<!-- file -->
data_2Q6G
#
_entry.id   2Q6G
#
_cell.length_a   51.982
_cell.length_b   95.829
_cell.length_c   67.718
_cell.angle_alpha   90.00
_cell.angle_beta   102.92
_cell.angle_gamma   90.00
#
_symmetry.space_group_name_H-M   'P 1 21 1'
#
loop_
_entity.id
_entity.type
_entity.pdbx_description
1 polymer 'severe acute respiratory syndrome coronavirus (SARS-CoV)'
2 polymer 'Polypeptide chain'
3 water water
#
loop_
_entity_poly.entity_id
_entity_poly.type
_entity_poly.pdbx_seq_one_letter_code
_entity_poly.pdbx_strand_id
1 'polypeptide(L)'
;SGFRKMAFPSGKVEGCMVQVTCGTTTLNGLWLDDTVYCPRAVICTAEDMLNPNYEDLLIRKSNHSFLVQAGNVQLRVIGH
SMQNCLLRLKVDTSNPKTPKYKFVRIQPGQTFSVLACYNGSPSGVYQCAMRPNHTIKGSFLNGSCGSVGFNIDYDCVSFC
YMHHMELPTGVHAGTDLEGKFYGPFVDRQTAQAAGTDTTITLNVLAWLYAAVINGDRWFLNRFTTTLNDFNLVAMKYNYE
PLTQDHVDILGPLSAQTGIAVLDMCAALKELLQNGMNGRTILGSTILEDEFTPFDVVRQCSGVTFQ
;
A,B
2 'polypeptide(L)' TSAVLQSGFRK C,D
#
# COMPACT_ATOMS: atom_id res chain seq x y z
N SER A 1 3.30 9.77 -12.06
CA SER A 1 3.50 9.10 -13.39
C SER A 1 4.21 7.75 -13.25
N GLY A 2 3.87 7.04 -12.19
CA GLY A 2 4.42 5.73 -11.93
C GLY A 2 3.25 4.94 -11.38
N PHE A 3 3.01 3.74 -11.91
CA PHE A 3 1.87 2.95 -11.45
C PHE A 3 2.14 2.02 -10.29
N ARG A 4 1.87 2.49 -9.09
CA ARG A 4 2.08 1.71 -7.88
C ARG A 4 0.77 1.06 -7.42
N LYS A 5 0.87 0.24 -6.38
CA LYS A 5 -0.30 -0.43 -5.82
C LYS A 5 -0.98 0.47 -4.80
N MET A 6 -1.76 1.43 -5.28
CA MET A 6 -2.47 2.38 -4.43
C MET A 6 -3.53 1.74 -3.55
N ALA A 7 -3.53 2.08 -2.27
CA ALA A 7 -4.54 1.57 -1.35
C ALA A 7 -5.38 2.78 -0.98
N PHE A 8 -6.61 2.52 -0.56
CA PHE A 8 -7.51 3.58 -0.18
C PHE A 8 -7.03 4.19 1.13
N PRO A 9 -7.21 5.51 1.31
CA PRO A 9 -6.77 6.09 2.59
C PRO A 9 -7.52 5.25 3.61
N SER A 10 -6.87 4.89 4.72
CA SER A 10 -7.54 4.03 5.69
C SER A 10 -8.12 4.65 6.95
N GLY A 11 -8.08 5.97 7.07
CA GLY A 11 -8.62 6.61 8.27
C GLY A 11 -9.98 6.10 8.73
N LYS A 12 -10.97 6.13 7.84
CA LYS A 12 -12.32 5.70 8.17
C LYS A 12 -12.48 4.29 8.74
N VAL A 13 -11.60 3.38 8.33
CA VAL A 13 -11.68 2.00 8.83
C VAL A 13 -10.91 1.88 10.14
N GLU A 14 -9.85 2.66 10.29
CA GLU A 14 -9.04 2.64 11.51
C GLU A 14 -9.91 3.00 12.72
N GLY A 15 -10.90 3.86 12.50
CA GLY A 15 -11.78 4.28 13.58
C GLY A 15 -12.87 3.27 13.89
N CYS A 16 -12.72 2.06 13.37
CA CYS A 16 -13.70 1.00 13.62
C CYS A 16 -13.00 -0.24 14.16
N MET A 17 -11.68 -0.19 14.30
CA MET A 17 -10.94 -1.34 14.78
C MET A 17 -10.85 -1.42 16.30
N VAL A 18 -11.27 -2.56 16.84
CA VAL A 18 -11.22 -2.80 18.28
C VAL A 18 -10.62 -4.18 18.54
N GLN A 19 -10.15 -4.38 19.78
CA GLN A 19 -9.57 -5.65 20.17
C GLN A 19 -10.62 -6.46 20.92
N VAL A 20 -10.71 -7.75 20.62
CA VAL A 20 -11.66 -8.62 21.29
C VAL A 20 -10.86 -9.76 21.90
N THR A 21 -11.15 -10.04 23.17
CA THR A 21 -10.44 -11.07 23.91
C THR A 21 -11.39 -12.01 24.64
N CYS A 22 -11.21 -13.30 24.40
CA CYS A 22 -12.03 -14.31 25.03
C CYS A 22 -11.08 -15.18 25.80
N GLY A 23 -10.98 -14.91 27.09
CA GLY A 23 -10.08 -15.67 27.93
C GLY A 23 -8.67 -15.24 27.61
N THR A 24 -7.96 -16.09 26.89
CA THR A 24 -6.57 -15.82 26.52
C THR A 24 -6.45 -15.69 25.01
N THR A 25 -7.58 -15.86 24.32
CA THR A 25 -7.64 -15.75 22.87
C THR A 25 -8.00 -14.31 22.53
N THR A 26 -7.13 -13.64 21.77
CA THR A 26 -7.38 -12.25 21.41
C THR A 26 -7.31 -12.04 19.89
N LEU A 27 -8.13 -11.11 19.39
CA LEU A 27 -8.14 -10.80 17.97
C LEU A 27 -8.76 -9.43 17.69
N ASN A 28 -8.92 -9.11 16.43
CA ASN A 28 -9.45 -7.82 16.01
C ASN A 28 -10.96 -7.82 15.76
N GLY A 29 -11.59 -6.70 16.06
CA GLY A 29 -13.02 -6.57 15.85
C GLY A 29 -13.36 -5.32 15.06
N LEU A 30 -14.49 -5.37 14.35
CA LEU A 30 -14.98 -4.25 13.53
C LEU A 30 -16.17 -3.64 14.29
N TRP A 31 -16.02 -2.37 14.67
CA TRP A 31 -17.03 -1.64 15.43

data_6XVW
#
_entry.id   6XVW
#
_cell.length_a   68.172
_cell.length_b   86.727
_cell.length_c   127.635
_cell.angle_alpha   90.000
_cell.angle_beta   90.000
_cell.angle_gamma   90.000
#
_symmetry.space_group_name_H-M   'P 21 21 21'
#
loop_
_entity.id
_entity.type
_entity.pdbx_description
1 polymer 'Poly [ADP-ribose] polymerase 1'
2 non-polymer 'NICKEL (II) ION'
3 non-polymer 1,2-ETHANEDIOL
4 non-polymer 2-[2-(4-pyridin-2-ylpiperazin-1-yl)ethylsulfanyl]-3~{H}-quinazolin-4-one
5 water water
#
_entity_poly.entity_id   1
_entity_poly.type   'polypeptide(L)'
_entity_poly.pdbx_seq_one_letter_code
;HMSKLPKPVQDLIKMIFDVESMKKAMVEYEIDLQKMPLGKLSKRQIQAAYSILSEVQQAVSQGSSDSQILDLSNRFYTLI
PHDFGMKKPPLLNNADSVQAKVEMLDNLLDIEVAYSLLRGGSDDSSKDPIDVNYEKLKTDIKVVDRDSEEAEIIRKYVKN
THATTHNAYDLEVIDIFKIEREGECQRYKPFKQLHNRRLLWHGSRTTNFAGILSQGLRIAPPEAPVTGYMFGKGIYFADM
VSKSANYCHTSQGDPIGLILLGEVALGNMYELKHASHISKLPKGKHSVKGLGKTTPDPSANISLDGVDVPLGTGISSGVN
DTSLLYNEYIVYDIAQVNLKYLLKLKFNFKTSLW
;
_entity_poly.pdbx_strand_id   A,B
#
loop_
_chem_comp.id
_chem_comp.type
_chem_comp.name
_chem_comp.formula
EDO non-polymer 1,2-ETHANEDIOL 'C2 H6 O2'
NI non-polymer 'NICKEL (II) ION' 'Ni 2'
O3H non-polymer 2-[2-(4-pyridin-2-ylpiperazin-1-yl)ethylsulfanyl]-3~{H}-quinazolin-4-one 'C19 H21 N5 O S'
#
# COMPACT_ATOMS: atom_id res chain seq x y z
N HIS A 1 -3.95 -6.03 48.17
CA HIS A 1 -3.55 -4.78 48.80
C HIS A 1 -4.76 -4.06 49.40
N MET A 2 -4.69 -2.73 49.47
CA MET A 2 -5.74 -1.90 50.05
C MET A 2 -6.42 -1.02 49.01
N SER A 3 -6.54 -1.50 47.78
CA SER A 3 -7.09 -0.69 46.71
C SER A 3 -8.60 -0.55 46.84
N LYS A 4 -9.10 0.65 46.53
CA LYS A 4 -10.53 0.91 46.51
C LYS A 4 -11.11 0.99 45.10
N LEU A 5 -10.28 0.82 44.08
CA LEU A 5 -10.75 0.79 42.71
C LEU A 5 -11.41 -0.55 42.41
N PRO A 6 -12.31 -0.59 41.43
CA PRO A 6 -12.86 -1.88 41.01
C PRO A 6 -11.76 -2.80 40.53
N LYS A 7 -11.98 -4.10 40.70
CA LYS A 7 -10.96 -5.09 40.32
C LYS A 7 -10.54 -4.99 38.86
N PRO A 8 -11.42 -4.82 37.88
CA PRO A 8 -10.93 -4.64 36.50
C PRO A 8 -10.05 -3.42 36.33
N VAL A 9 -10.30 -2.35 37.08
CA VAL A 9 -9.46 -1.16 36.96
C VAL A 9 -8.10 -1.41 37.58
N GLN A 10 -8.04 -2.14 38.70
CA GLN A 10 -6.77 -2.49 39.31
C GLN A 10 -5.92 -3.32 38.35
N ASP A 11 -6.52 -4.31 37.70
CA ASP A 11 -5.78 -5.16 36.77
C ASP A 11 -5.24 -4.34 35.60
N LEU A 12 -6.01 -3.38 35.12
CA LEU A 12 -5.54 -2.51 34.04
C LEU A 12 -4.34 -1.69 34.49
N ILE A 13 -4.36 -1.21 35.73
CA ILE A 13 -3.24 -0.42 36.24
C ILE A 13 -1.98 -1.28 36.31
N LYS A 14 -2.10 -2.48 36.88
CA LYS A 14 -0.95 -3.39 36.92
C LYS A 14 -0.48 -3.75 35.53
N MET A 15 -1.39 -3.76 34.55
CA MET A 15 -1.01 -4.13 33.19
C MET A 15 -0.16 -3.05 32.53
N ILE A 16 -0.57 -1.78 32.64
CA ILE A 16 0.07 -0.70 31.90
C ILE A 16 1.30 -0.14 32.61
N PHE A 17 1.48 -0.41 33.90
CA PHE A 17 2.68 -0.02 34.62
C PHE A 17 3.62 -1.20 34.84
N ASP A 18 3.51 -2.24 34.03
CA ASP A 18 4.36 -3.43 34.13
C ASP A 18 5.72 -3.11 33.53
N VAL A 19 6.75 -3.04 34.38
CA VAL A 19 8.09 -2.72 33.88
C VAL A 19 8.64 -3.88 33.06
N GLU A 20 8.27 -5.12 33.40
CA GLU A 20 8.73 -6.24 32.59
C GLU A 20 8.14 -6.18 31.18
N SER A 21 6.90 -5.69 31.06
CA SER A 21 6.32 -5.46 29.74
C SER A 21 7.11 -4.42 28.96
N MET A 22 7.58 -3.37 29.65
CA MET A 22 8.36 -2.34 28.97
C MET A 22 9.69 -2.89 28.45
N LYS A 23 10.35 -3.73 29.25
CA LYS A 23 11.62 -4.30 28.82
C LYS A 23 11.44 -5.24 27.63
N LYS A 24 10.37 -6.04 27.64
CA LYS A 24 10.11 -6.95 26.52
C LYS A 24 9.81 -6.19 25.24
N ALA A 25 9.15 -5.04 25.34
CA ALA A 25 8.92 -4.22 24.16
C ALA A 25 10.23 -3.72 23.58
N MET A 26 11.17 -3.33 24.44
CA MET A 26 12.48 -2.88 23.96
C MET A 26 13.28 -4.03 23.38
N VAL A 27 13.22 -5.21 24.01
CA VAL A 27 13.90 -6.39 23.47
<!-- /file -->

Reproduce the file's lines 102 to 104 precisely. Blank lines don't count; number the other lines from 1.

C CYS A 22 -11.08 -15.18 25.80
N GLY A 23 -10.98 -14.91 27.09
CA GLY A 23 -10.08 -15.67 27.93